Half of the silk on sale in Beijing contains little or no silk, study finds

Half of the silk on sale in Beijing contains little or no silk, study finds

Monday, 20 May, 2013, 12:19pm

Ernest Kao ernest.kao@scmp.com

Study finds some silk on sale in Beijing doesn’t contain any silk

Another product has been added to the list of unsafe Chinese exports, but consumers can breathe a sigh of relief because unlike ginger, cooking oil, milk powder and rice, this one is not to be ingested.

At least half of the silk products on sale in China’s capital do not meet safety and quality standards, according to a Beijing Consumers Association study, with most cases finding that the product contained little or no silk at all. The study tested 40 types of silk products bought from local retailers, department stores and online stores including Wal-Mart, Wumart, Sogo and e-commerce site Jingdong Mall.The silk products were tested for levels of formaldehyde, pH, biodegradable capacity, carcinogens and other safety indicators, but at least 19 of them failed to meet the regulatory standards, the Beijing News reported [1] on Monday.

The products tested ranged from “a few hundred yuan to several thousand yuan”, the report said.

Product labelling was found to be inaccurate in most of the cases. At least eight of the products tested contained discrepancies in terms of purported silk content on their labels and the actual silk content.

One brand, Shengwei, labelled a quilt as having a “50/50” cotton-and-silk blend as filler, when the real amount of silk was closer to 20 per cent.

According to the study, there were also products that claimed to be made with silk, but had no silk content at all. Quilts that claimed to be filled with 100 per cent silk, including one sold under a licensed Pierre Cardin label, contained mostly synthetic polyester and viscose, the study found.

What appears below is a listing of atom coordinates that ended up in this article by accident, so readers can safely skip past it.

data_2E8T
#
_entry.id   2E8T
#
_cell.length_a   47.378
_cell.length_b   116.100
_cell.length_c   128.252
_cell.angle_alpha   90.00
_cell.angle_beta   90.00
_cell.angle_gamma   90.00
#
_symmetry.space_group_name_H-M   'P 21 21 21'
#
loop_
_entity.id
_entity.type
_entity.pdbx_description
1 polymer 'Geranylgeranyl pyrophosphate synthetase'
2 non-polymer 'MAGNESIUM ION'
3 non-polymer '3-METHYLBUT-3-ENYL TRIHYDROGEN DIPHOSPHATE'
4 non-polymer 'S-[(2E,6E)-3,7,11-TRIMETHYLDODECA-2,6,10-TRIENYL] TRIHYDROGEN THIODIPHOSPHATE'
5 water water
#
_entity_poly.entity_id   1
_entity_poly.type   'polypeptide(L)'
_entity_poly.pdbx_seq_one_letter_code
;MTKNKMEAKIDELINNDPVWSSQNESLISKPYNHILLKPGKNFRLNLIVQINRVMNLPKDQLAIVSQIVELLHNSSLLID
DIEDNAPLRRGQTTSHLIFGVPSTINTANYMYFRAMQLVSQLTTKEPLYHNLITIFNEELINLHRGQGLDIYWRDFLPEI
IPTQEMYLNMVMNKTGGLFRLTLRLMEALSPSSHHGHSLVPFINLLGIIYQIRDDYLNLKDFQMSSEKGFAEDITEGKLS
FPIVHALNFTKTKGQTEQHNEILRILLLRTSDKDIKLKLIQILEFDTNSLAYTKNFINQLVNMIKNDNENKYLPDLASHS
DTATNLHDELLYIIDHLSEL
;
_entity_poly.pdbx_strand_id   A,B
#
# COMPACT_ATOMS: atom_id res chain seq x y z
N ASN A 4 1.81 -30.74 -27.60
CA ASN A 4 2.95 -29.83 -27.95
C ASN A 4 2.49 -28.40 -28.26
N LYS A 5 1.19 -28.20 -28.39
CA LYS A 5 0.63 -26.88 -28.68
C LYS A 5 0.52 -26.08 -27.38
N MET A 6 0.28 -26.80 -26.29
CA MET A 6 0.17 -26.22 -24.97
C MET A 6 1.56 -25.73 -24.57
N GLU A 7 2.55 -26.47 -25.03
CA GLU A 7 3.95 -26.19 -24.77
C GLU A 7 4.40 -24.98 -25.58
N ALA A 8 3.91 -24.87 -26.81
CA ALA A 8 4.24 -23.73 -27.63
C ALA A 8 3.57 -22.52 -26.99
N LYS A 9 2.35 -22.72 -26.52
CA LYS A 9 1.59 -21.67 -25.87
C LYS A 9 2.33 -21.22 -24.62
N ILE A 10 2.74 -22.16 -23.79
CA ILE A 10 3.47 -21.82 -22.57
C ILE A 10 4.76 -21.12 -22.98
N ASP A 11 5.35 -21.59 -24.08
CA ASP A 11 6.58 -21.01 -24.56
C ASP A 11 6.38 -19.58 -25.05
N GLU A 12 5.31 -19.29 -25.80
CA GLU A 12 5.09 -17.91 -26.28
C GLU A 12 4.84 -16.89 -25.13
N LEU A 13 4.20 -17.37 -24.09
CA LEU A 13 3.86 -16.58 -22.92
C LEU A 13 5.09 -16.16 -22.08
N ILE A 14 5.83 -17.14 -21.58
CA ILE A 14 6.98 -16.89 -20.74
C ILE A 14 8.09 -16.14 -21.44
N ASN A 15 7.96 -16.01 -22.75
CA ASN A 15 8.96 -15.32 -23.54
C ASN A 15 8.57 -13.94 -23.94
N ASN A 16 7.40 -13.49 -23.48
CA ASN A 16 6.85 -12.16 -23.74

Under a microscope, polyester and synthetic fibres usually appear brighter in colour and have uniform thicknesses. Pure silk, however, appear more lustrous, are irregularly shaped and most of the fibres have varying thickness.

Brands of products reported to have used faulty silk have been removed from store shelves over the weekend, the Beijing News said.

National standards require textiles marketed or labelled as “silk products” to contain at least 50 per cent silk in their fibre blend.

The study comes weeks after tests revealed that hotpot restaurants in Shanghai [2] were using rat meat but selling it as mutton or lamb.

About bambooinnovator
Kee Koon Boon (“KB”) is the co-founder and director of HERO Investment Management which provides specialized fund management and investment advisory services to the ARCHEA Asia HERO Innovators Fund (www.heroinnovator.com), the only Asian SMID-cap tech-focused fund in the industry. KB is an internationally featured investor rooted in the principles of value investing for over a decade as a fund manager and analyst in the Asian capital markets who started his career at a boutique hedge fund in Singapore where he was with the firm since 2002 and was also part of the core investment committee in significantly outperforming the index in the 10-year-plus-old flagship Asian fund. He was also the portfolio manager for Asia-Pacific equities at Korea’s largest mutual fund company. Prior to setting up the H.E.R.O. Innovators Fund, KB was the Chief Investment Officer & CEO of a Singapore Registered Fund Management Company (RFMC) where he is responsible for listed Asian equity investments. KB had taught accounting at the Singapore Management University (SMU) as a faculty member and also pioneered the 15-week course on Accounting Fraud in Asia as an official module at SMU. KB remains grateful and honored to be invited by Singapore’s financial regulator Monetary Authority of Singapore (MAS) to present to their top management team about implementing a world’s first fact-based forward-looking fraud detection framework to bring about benefits for the capital markets in Singapore and for the public and investment community. KB also served the community in sharing his insights in writing articles about value investing and corporate governance in the media that include Business Times, Straits Times, Jakarta Post, Manual of Ideas, Investopedia, TedXWallStreet. He had also presented in top investment, banking and finance conferences in America, Italy, Sydney, Cape Town, HK, China. He has trained CEOs, entrepreneurs, CFOs, management executives in business strategy & business model innovation in Singapore, HK and China.

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